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FAQ's


What is a bail bond?

A bail bond is a financial guarantee made by or on behalf of a criminal defendant that is used to guarantee their appearance in court through the end of their trial upon release from custody. Failure by the defendant to appear will result in a bond forfeiture.


Interest-Free Payment Plans

Cruz's Bail Bonds provides simple, easy, interest free payment plans that enables you to secure their release quickly and affords you some peace of mind in knowing that there is someone on your side to "help you through it."

Bail Bond payment options are determined by the amount needed to post bail and who will co-sign the bail agreement should the individual be unable to pay the premium amount on their own. There are a multitude of payment options we'll discuss with you. Cruz's Bail Bonds tailors every payment option to the individual needs of our clients.

Collateral is sometimes needed, but not always. There are rare instances when we request it, but these are considered on a case-by-case basis. Ultimately, we focus on creating a solution that is comfortable for your specific situation.


How long does it take to get out of jail?

The paperwork takes approximately 15-30 minutes. The release time after the jail receives our paperwork is generally 2-4 hours for county jails. Generally speaking, the busier the holding facility, the longer it takes.


Why can’t I bond myself?

You usually can for traffic and minor violations (non-arrest bonds), but in general a bail bond agent usually requires someone other than the Defendant to be responsible in order to guarantee appearance in court so there is not a bond forfeiture.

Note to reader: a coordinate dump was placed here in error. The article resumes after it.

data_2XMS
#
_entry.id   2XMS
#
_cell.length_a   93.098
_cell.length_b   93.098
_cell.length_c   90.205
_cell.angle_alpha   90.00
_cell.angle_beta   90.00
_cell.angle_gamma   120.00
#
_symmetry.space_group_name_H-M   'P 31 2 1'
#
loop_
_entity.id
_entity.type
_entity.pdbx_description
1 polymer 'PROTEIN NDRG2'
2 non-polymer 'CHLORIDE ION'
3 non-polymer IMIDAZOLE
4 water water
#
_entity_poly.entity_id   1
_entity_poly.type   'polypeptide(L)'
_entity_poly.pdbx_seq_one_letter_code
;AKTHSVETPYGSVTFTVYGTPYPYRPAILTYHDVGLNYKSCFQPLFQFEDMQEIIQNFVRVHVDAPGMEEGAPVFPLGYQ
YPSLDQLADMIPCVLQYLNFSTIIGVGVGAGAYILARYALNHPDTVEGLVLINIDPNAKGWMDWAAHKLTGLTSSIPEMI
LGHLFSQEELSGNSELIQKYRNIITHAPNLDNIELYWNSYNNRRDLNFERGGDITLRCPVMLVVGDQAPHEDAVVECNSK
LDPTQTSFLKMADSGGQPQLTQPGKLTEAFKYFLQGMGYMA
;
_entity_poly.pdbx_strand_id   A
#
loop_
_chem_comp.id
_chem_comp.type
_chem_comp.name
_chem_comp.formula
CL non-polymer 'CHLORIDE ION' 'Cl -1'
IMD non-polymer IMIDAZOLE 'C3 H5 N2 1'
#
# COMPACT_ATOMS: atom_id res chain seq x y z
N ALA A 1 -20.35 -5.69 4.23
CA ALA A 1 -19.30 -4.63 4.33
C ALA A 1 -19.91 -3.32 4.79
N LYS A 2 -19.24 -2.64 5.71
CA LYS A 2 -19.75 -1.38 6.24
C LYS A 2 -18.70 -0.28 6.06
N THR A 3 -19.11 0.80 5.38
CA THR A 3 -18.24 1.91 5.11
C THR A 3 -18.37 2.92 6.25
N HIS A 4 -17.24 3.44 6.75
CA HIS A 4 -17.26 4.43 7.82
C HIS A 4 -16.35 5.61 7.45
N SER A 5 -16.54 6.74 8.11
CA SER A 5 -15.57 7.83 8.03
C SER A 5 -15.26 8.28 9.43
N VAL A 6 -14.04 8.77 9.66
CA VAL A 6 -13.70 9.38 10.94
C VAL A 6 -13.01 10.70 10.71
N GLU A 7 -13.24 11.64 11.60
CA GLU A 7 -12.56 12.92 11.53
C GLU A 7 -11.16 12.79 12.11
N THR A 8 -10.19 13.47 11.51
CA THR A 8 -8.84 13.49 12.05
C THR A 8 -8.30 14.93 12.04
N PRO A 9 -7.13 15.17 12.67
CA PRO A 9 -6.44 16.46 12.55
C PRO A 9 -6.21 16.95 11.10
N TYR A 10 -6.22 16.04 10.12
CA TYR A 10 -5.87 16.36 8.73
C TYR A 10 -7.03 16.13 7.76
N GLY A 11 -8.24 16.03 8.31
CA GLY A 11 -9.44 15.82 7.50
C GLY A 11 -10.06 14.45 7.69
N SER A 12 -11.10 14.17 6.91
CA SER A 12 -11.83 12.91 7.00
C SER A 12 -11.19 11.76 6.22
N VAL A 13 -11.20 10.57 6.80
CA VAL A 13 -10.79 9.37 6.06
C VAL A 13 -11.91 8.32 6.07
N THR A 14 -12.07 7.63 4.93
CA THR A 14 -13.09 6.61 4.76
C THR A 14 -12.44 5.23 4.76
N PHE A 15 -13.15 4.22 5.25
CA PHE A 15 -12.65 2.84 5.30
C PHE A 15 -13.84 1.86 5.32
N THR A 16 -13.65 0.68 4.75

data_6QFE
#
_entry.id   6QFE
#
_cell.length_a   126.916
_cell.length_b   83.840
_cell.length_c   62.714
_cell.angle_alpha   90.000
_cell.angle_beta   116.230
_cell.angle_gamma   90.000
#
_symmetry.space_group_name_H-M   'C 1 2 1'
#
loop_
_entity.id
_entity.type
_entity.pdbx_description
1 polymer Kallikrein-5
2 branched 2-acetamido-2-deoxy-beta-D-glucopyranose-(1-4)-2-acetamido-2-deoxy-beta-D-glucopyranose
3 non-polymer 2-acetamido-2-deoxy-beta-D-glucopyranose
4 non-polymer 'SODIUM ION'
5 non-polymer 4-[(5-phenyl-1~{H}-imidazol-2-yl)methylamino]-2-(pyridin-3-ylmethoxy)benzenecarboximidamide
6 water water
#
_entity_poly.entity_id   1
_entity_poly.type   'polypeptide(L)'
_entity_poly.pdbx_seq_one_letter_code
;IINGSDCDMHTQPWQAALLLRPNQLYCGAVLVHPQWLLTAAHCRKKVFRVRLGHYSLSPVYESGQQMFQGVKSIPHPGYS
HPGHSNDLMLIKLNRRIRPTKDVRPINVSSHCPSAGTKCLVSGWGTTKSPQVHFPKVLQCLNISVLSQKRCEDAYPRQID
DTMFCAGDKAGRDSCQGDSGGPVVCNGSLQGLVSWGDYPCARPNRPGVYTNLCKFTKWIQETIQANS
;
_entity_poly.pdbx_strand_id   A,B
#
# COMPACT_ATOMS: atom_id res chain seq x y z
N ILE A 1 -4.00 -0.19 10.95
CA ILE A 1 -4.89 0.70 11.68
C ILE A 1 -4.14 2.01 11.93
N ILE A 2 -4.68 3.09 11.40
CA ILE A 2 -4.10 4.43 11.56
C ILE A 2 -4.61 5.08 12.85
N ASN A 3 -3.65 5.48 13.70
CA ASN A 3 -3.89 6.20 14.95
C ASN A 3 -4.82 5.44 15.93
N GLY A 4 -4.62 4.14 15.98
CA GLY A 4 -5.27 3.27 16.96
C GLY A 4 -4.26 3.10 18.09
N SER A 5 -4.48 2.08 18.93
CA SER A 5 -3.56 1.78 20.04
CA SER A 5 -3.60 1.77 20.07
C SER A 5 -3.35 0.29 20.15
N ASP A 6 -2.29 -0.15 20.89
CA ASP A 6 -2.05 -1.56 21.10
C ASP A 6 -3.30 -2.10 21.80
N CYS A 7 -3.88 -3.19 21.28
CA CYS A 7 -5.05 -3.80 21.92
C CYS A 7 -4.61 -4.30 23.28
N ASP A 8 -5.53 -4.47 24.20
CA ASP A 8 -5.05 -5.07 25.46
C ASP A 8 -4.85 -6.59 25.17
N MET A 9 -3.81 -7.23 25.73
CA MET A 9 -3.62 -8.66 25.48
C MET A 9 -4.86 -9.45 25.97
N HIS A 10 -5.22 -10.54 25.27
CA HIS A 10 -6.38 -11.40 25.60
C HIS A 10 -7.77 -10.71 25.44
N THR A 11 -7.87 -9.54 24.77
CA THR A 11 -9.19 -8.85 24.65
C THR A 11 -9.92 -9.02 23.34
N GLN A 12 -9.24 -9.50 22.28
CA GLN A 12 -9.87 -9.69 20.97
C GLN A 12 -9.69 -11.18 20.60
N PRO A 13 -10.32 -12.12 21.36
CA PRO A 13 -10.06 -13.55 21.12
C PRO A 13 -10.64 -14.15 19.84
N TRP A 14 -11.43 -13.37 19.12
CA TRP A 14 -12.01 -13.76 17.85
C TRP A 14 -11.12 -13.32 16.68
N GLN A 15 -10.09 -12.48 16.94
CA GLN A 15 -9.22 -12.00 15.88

What happens if the person does not appear in court as promised?

A bench warrant is issued for the person’s arrest and the person’s name will appear in police bulletins as a fugitive. Although specifics vary depending on the jurisdiction, generally the court also authorizes the bail agency arrest authority for the individual as well.

The bail agency normally calls the person’s home, work, and other references to try to find the fugitive and convince them to appear. If these efforts are unsuccessful, the agency may then search and employ apprehension specialists (private investigators) to arrest the fugitive.

From the perspective of someone who guaranteed the appearance, you want to convince the fugitive to surrender himself/herself to the police or court as soon as possible. Normally, if the fugitive is returned before actual remittance to the state, you usually are not liable for any additional court costs beside the actual recovery costs.

If the fugitive does not surrender and cannot be found by the forfeiture date, the bail agency remits the entire bond to the court and proceeds with legal action return the full cost of the bond.

Because Cruz's Bail Bonds has very experienced bail agents, we have one of the best rates in the country. We also have some of the best private investigators in the business that have apprehended major felons and fugitives for other agencies. As a guarantor, you will be glad that we are good at what we do.